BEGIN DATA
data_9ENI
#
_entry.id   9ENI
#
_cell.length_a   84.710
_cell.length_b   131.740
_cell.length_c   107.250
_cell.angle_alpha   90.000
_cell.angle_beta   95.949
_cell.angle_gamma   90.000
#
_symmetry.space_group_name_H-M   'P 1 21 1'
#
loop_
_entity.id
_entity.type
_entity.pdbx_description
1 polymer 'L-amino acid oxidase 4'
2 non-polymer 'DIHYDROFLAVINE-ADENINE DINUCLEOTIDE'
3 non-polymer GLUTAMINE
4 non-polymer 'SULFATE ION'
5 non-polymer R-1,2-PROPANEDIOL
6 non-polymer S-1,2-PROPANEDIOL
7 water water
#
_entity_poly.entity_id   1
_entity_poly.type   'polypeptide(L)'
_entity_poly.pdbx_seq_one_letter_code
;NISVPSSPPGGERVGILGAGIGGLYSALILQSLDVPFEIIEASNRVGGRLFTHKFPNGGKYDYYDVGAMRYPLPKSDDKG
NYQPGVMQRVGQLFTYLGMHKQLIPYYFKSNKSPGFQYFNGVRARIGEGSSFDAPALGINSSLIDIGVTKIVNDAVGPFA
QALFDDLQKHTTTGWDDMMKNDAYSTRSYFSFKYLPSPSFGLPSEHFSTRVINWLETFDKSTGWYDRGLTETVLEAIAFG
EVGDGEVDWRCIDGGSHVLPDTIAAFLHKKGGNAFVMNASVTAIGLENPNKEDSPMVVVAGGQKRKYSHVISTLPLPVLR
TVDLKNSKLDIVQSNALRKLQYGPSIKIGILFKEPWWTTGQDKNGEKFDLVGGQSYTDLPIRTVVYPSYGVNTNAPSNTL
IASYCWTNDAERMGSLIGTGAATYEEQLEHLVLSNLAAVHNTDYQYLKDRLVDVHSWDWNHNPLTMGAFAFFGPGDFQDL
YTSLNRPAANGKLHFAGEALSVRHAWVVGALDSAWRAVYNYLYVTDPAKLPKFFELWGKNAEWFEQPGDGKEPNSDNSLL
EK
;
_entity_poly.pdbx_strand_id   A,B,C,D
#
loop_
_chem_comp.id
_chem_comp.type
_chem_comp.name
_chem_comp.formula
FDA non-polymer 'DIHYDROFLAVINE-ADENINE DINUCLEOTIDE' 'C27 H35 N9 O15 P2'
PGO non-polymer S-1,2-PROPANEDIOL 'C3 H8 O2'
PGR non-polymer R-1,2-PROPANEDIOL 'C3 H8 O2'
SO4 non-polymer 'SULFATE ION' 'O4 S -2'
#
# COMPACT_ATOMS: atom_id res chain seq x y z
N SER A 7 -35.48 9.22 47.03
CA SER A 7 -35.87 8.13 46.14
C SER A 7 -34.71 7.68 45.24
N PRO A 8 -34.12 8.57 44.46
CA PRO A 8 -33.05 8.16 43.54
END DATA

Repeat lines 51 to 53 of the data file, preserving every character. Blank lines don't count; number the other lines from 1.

N SER A 7 -35.48 9.22 47.03
CA SER A 7 -35.87 8.13 46.14
C SER A 7 -34.71 7.68 45.24